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The Responsibilities of Becoming an Executor

Here at Kings Court Trust (KCT), we are often asked about the responsibilities of becoming an executor and what this actually entails. 

The role is a very important one as the executor is responsible for overseeing the management and distribution of an estate in line with the Will. As well as having to deal with all of the assets and liabilities, the executor is legally and financially responsible for the accurate distribution of the estate. This means that if any mistakes are made that result in a beneficiary being excluded accidentally, the executor will be responsible for sorting out the mistake.

People are often surprised by the time it takes to do all of the work that is required, especially if an estate contains lots of assets or liabilities. There is also the stress and hassle of completing all the paperwork to consider, which can be magnified given that it relates to a loved one who is no longer with you. All of these factors mean that it is often a better option to appoint a specialist firm like Kings Court Trust to do the work on your behalf so that you don’t have to worry about anything.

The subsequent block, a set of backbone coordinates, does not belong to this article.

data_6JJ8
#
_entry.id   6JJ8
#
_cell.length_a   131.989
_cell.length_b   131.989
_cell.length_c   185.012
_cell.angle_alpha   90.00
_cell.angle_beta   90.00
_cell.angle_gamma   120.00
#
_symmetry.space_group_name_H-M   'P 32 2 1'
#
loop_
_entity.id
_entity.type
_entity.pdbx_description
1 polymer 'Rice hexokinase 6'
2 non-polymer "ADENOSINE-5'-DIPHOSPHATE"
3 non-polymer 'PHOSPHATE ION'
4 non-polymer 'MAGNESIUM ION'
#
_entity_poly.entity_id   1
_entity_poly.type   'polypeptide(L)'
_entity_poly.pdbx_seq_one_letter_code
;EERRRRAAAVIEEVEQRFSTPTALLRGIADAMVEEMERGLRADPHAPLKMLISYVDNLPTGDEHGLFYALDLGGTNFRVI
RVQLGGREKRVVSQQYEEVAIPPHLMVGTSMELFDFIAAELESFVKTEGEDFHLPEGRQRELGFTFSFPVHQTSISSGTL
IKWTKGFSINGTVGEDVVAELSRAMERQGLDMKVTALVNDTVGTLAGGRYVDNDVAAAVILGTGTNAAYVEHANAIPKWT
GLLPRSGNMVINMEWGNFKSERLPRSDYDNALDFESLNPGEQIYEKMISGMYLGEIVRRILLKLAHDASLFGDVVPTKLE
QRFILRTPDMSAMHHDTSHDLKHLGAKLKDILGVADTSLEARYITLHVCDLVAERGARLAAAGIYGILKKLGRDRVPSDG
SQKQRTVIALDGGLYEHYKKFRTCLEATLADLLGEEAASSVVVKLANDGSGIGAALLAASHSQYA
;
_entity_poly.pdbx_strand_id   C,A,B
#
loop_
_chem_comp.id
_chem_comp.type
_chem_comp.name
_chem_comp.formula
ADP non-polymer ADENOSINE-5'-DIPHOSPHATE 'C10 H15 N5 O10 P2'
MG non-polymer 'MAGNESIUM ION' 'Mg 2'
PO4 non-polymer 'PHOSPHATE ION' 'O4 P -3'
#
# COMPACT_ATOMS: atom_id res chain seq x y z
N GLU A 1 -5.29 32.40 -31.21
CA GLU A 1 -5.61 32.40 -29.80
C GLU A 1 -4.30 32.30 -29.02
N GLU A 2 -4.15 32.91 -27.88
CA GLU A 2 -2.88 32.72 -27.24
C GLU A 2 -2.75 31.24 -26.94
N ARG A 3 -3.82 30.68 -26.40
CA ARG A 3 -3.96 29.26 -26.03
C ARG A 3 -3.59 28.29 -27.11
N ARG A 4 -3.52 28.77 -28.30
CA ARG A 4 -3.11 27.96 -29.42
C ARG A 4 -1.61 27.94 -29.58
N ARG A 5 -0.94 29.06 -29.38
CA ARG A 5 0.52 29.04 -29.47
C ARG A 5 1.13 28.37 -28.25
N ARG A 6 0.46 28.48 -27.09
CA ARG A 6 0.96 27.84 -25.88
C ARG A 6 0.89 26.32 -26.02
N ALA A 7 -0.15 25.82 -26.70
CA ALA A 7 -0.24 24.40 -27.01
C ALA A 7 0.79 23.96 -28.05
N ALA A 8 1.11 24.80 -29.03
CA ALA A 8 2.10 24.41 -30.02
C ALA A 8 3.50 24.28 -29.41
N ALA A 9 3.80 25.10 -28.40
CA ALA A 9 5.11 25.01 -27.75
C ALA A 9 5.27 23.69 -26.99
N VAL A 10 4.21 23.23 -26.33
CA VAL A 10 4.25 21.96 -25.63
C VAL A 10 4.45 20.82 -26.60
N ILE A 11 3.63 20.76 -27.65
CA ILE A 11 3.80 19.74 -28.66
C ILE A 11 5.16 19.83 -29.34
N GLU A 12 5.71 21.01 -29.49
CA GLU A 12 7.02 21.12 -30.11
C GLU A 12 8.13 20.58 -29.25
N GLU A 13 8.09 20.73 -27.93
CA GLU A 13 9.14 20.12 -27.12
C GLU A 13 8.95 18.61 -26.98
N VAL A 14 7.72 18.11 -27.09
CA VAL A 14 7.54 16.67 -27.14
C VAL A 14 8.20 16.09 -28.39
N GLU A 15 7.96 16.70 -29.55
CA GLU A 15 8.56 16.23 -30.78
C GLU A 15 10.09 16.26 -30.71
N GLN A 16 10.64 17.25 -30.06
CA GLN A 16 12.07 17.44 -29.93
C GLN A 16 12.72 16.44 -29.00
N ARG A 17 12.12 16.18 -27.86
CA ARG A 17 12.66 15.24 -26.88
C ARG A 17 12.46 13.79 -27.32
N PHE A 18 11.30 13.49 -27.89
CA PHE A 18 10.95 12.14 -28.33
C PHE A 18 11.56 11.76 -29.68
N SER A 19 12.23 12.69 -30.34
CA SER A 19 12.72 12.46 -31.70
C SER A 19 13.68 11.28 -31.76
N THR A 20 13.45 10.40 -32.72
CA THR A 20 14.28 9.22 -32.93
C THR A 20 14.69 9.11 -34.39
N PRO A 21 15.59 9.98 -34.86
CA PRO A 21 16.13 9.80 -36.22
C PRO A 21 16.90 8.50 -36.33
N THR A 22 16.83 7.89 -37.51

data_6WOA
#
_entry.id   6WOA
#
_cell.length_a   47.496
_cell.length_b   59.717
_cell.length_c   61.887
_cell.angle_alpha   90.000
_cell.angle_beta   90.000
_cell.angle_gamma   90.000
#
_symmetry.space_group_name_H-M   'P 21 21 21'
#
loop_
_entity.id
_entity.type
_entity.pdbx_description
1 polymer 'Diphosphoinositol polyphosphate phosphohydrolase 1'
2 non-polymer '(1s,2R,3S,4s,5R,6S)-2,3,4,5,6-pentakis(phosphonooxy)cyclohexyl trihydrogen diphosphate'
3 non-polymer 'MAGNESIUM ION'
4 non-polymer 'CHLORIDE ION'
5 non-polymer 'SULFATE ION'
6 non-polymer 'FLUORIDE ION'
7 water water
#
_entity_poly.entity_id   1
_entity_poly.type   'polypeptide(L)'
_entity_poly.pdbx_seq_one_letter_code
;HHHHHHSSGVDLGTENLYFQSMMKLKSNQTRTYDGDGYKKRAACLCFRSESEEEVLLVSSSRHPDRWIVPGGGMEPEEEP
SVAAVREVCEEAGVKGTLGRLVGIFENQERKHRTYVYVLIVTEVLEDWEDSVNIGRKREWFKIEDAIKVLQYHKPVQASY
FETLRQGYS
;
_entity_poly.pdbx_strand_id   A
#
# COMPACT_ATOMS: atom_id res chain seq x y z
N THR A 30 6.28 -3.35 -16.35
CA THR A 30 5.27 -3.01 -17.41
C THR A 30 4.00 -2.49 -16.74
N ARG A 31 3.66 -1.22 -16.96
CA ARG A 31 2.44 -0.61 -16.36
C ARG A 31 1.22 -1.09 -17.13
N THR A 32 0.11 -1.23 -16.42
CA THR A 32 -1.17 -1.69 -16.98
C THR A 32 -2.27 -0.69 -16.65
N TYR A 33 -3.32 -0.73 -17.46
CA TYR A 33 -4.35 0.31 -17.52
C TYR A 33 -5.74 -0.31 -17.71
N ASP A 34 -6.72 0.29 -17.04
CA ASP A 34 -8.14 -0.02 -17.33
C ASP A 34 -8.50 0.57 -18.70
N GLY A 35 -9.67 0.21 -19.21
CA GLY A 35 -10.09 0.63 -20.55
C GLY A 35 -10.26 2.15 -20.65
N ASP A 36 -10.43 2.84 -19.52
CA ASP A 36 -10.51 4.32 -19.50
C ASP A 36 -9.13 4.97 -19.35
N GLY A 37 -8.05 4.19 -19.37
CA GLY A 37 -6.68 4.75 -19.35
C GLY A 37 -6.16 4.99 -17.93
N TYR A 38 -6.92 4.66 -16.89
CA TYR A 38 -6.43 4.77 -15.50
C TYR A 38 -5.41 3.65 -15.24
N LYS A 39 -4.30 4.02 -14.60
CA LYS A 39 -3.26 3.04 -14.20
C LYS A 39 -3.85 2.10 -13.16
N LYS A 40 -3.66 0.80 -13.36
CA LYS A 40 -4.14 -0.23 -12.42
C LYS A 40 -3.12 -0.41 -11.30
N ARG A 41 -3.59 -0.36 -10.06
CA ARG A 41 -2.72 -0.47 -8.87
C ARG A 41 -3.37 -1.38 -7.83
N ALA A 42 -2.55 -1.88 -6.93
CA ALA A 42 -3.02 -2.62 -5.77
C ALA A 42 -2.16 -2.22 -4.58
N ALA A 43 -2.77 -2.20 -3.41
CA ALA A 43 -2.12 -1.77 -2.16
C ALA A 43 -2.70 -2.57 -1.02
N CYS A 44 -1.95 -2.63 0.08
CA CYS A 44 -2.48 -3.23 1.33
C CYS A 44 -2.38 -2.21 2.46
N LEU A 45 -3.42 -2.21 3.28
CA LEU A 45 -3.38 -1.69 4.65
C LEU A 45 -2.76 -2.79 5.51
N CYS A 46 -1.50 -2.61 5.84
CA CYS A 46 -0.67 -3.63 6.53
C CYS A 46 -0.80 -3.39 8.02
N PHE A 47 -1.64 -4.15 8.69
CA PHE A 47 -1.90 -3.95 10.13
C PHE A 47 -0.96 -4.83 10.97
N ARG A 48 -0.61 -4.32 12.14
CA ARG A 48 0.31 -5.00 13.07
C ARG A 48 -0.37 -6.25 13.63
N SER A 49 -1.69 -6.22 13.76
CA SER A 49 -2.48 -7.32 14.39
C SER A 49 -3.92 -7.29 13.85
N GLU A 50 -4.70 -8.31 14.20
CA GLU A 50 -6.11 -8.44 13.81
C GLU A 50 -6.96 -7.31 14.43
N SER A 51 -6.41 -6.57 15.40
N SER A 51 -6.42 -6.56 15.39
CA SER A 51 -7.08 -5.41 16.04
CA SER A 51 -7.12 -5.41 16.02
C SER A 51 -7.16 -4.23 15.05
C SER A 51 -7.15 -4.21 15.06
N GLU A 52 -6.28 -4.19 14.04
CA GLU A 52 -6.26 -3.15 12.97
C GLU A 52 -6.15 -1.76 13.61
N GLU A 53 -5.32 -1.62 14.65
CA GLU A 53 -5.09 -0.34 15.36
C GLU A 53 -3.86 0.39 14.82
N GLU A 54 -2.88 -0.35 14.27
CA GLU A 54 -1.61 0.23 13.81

We are commonly asked to act as executors of a person’s estate to carry out their wishes as specified in their Will. This not only means that we deal with all of the paperwork involved, such as applying for a Grant of Probate and dealing with the tax implications, but also involves us paying administrative and funeral costs using the money from the estate, as well as distributing gifts to the beneficiaries.

To apply for a Grant of Probate, we have to ensure that the relevant paperwork and documents are in order which includes the following:

  • Identifying whether any money is owed by or to the estate, such as a tax rebate
  • Preparing a detailed list of the deceased’s assets, including property, money and possessions - this will include gaining valuations on certain higher value possessions such as antiques or jewellery
  • Deducting any debts from the value of the estate, such as a mortgage or credit card debts, as well as Inheritance Tax (IHT) where relevant. IHT is currently payable at 40% on an estate worth over £325,000
  • Resolving any other tax issues, for example informing the tax office of someone’s death as well as paying Income Tax and Capital Gains Tax
  • Preparing and sending documents required by the probate registry and HMRC

As an executor, the time that it takes to administer an estate can vary according to its size and complexity. Here at KCT we offer a range of fixed fee services which mean that you know exactly how much our service will cost from the beginning. All of your needs will be handled by our legal and tax experts who will keep you updated of how the case is progressing at every stage.

 

If you would like to find out more about our estate administration services, contact our team of estate administration specialists on 0300 303 9000 who will be able to provide practical support and guidance on the best option for you.